#ThrowbackThursday Dorothea’s War: A First World War Nurse Tells her Story (edited by Richard Crewdson)

Throwback Thursday is a meme hosted by Renee at It’s Book Talk where we post older reviews or reviews of backlisted books. I first posted this review back in October 2016. Since that time the book has had a new and effective cover.

• Publication date: 13 Jun 2013

• Publisher: Weidenfeld & Nicolson


The evocative diaries of a young nurse stationed in northern France during the First World War, published for the first time. A rare insight into the great war for fans of CALL THE MIDWIFE.

In April 1915, Dorothea Crewdson, a newly trained Red Cross nurse, and her best friend Christie, received instructions to leave for Le Tréport in northern France. Filled with excitement at the prospect of her first paid job, Dorothea began writing a diary. ‘Who knows how long we shall really be out here? Seems a good chance from all reports of the campaigns being ended before winter but all is uncertain.’

Dorothea would go on to witness and record some of the worst tragedy of the First World War at first hand, though somehow always maintaining her optimism, curiosity and high spirits throughout. The pages of her diaries sparkle with warmth and humour as she describes the day-to-day realities and frustrations of nursing near the frontline of the battlefields, or the pleasure of a beautiful sunset, or a trip ‘joy-riding’ in the French countryside on one of her precious days off. One day she might be gossiping about her fellow nurses, or confessing to writing her diary while on shift on the ward, or illustrating the scene of the tents collapsing around them on a windy night in one of her vivid sketches. In another entry she describes picking shells out of the beds on the ward after a terrifying air raid (winning a medal for her bravery in the process).

Nearly a hundred years on, what shines out above all from the pages of these extraordinarily evocative diaries is a courageous, spirited, compassionate young woman, whose story is made all the more poignant by her tragically premature death at the end of the war just before she was due to return home.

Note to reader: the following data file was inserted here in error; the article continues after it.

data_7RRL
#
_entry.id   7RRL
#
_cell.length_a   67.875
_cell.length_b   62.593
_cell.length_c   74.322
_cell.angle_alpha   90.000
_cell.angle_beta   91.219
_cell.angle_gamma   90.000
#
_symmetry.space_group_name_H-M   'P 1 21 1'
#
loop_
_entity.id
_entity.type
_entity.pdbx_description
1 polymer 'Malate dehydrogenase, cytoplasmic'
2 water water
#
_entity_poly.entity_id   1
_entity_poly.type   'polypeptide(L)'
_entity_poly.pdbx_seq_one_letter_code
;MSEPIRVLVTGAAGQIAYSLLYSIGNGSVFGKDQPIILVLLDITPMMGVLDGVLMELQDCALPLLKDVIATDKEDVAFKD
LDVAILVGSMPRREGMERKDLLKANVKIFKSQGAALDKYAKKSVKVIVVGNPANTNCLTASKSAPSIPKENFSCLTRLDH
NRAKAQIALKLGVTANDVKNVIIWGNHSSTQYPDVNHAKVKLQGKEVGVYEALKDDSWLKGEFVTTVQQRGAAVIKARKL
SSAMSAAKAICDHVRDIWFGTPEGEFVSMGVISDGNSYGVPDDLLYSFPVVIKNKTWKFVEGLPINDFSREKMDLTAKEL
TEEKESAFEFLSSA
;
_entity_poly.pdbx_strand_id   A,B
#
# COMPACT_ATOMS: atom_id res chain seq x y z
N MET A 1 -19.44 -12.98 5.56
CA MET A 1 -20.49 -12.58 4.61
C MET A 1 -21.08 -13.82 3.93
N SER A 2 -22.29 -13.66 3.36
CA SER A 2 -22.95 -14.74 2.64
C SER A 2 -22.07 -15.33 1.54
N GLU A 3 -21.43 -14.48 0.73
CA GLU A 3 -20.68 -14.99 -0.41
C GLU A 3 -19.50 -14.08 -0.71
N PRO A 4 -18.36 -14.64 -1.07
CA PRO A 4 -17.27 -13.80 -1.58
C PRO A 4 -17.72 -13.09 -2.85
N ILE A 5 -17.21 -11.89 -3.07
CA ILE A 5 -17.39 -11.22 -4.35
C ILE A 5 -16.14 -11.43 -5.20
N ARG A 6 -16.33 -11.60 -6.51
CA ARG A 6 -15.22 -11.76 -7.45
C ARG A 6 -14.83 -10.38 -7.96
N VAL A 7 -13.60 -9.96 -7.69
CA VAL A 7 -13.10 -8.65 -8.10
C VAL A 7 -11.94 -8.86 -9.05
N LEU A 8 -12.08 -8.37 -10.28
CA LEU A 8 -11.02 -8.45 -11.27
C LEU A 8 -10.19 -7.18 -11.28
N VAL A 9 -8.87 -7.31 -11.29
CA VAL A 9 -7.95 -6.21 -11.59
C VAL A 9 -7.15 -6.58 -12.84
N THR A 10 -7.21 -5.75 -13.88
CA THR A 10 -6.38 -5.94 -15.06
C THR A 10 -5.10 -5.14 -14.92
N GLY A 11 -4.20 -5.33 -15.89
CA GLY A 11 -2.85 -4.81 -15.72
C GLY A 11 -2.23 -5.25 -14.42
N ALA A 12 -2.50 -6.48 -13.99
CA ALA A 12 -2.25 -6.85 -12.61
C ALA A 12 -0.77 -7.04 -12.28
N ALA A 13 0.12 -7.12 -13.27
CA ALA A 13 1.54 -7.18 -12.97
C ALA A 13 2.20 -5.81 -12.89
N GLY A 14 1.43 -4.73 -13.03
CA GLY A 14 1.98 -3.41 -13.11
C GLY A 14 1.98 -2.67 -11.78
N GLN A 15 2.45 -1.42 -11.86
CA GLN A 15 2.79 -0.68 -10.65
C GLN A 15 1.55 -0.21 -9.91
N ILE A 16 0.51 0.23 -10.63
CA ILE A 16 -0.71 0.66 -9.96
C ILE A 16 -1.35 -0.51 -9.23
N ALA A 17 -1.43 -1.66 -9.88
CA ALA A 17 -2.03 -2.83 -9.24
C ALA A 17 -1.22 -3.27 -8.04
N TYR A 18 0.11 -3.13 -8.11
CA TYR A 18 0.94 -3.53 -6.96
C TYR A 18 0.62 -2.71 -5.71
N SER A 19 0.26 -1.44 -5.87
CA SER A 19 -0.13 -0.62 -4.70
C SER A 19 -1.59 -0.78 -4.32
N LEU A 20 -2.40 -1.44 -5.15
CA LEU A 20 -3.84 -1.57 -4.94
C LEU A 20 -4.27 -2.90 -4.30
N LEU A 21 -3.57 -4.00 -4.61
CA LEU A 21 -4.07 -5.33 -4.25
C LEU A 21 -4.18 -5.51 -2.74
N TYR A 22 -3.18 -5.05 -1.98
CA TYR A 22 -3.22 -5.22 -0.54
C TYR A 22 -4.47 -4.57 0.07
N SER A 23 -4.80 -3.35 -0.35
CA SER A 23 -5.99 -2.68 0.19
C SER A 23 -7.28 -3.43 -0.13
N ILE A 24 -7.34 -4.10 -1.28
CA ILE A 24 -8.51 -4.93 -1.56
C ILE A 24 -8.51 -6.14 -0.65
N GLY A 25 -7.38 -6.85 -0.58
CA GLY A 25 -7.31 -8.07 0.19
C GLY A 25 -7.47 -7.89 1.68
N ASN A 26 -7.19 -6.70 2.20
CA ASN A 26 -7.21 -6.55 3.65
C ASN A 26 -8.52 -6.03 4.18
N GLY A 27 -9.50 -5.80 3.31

My Thoughts & Review

Very few diaries or accounts of nursing in the First World War have survived, and if they did, many were unpublished, or retained by family members. No doubt there are a fair few lurking in various archives.

Thanks to the nephew of Dorothea Crewdson, Richard Crewdson, who discovered and edited his aunt’s diaries, we now have the pleasure of reading them.

There is much that can be learned from reading this diary. Written by a young nurse, who started the diary as a newly trained Red Cross VAD in 1915; the diary chronicles her time during the subsequent years of the First World War, both at work and off duty. Written in an energetic, spirited and interesting way by someone who obviously had a good sense of humour. The diary also includes Dorothea’s own drawings.

Sadly Dorothea died in March 1919 after contracting peritonitis, just before she was due to return home to England, which makes the diary an even more poignant read, knowing that as a reader you are in fact reading about the last events of a young girl’s life. A valuable contribution to the social history of those times and a book that should be on the school curriculum.

To Purchase on Amazon

About The Author

Dorothea Crewdson was born in Bristol in July 1886 and brought up in Nottingham. In 1911 she enrolled in the British Red Cross as a VAD nurse and passed her exams the following year. In May 1915 she received instructions to be stationed in Le Tréport in northern France. She spent the rest of the war nursing at the frontline in various field hospitals and was awarded the military medal for her bravery. She died in March 1919 after contracting peritonitis, just before she was due to return home to England. Her diaries are edited by her nephew, Richard Crewdson.

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